loureviews’s review published on Letterboxd:
"A good honest whack over the head with a brick is one thing. There's something very British about that."
#48 in the Reverse Hitchcock project.
When I began the Reverse Hitchcock project at the start of 2014, I hoped that by the time I got to this film, it would be possible to adequately review both the synchronised sound and silent versions as seperate entries, as they are completely different films - albeit with the first section remaining 'silent' with overdubbed sound effects and dialogue until Anny Ondra's first appearance at the ninth minute.
But, there is still one solo entry in both TMDB and in Letterboxd, so please note this review is for the sound version.
It was not the first sound feature to be released in Great Britain - that honour goes to the now lost film 'The Clue of the New Pin' which was released three months earlier. But the publicity machine that surrounded Hitchcock and British International Pictures at the time, and many repeated claims since, have meant that it is now regarded as the trailblazer. It is the first sound on film picture released in Britain.
Anny Ondra's thick Czech accent meant she could not possibly handle the dialogue in this, and early filming problems meant that the solution was a novel one: Ondra mouthed her lines, while off-camera Joan Barry (who would get her own screen appearance for Hitch in 'Rich and Strange') provided the voice. The voice is cut glass and faintly ridiculous, and it is a tribute to both Ondra and the creatives on this film that the trick doesn't get in the way of her performance.
Alice White (Ondra) has a policeman boyfriend, Frank (John Longden, who seems a little old for her) but has set up a meeting with an artist, Crewe (Cyril Ritchard), making the fatal decision to go to his studio. Frank sees them leave. When Crewe ends up murdered, of course he knows that Alice is in the frame, but he determines to protect her, especially when a shady chap, Tracy (Donald Calthrop), sees Alice go up to the studio with Crewe and then attempts to blackmail both her and the conflicted policeman.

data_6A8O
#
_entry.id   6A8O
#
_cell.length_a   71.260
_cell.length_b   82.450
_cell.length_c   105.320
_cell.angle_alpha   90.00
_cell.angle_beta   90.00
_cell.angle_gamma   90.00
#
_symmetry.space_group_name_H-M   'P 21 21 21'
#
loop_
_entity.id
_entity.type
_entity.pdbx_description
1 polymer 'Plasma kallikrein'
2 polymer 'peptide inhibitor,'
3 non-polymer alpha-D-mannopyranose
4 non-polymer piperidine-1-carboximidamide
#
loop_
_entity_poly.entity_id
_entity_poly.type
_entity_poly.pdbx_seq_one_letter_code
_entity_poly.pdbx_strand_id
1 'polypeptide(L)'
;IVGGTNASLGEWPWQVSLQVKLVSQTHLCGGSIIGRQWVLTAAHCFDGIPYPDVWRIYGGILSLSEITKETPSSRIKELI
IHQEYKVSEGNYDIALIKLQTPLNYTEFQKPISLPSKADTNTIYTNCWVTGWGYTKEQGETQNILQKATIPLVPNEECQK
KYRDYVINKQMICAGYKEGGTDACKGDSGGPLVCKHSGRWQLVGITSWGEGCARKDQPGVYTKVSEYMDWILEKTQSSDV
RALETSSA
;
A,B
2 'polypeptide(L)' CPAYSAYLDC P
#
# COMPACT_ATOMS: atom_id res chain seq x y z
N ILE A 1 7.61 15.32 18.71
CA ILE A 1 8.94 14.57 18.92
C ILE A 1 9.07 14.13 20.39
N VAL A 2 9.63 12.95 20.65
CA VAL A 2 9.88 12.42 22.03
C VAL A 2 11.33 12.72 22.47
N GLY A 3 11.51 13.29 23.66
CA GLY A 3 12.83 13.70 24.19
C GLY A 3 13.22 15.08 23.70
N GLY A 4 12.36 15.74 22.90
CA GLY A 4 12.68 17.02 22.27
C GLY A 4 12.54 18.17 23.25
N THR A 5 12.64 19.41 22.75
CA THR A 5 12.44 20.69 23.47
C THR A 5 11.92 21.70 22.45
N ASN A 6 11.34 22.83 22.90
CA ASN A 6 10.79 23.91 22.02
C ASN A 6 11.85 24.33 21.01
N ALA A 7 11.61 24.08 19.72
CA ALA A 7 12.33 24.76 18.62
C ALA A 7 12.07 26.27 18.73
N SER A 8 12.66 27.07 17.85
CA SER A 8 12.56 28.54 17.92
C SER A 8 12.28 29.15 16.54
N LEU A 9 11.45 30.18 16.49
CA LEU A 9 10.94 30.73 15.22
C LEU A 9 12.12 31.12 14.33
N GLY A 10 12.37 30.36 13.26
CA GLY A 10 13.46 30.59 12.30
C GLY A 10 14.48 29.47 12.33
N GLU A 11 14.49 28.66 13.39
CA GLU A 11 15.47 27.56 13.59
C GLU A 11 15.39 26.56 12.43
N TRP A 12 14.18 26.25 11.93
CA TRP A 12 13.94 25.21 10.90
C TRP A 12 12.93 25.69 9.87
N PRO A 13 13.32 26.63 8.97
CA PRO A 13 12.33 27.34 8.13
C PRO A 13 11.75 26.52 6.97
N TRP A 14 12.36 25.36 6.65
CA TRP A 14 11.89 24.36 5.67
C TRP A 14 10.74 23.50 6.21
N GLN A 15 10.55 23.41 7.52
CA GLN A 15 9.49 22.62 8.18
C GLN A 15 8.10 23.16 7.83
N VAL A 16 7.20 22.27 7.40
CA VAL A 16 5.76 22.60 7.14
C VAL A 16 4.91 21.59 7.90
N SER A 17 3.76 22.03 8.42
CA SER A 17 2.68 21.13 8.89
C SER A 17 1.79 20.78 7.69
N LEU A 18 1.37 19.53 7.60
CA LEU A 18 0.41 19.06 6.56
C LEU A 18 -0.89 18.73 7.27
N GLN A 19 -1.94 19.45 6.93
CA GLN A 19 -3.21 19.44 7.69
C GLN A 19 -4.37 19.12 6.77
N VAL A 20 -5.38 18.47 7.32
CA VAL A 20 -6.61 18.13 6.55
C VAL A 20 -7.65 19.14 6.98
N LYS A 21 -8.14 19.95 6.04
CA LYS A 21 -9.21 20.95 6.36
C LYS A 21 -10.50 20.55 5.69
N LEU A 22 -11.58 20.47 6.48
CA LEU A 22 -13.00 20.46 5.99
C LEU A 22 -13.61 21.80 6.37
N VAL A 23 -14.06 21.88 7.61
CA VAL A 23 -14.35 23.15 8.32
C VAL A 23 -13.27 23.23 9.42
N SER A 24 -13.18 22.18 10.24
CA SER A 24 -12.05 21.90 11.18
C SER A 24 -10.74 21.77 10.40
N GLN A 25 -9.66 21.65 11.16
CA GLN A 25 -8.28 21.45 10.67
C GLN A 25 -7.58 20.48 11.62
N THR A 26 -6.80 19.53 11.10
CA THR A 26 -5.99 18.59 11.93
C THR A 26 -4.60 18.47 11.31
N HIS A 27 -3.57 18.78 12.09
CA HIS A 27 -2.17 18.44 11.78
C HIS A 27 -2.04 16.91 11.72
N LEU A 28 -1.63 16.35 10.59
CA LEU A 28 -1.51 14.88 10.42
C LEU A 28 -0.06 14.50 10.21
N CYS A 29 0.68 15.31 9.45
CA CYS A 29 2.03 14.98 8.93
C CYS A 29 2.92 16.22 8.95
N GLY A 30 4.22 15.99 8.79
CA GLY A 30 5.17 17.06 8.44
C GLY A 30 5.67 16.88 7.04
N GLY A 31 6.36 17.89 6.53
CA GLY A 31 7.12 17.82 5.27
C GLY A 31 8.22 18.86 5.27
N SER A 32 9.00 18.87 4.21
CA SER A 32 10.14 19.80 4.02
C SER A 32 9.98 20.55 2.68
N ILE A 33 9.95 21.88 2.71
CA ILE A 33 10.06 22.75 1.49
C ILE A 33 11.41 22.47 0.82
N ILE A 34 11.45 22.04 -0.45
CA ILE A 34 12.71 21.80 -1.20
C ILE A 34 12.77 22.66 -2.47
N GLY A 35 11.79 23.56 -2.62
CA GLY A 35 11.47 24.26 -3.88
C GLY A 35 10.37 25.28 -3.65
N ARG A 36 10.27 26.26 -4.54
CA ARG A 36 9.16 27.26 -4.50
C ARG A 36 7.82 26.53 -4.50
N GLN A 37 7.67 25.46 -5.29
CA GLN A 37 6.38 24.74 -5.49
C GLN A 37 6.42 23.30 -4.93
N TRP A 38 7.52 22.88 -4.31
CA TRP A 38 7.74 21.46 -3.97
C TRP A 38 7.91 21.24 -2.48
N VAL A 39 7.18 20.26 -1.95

There are three excellent scenes for which this film is remembered: the first is the sequence leading up to the murder of Crewe (who turns quickly from a charming gentleman to a seedy opportunist who attempts to assault his young companion), including a sequence where Ritchard, an accomplished musical revue artist, sings at the piano as we see Ondra change into a babydoll dress (voyeuristic, as she is behind a changing screen) and the subsequent flirtation which turns nasty, leaving to a shadowy and hysterical struggle, and stabbing.
Then, the scene at the breakfast table where the repeated word 'knife' from a gossipy neighbour's conversation causes Alice to teeter on the edge of despair and leading into the shop scene where Tracy teases and torments his quarry while lighting a cigar; and the scenes at the British Museum where a man falls to his death - this easily rivals the fairground sequence in 'Strangers on a Train' for tension and ingenuity.
The jester painting, which at first amuses the innocent Alice and then assumes a horrific significance after she becomes a killer and a frightened fugitive from justice, is deeply disturbing. And the use of the Schüfftan process to make a realistic scene in the British Museum's Reading Room is just as effective as it was for the Royal Albert Hall sequence in 'The Man Who Knew Too Much.'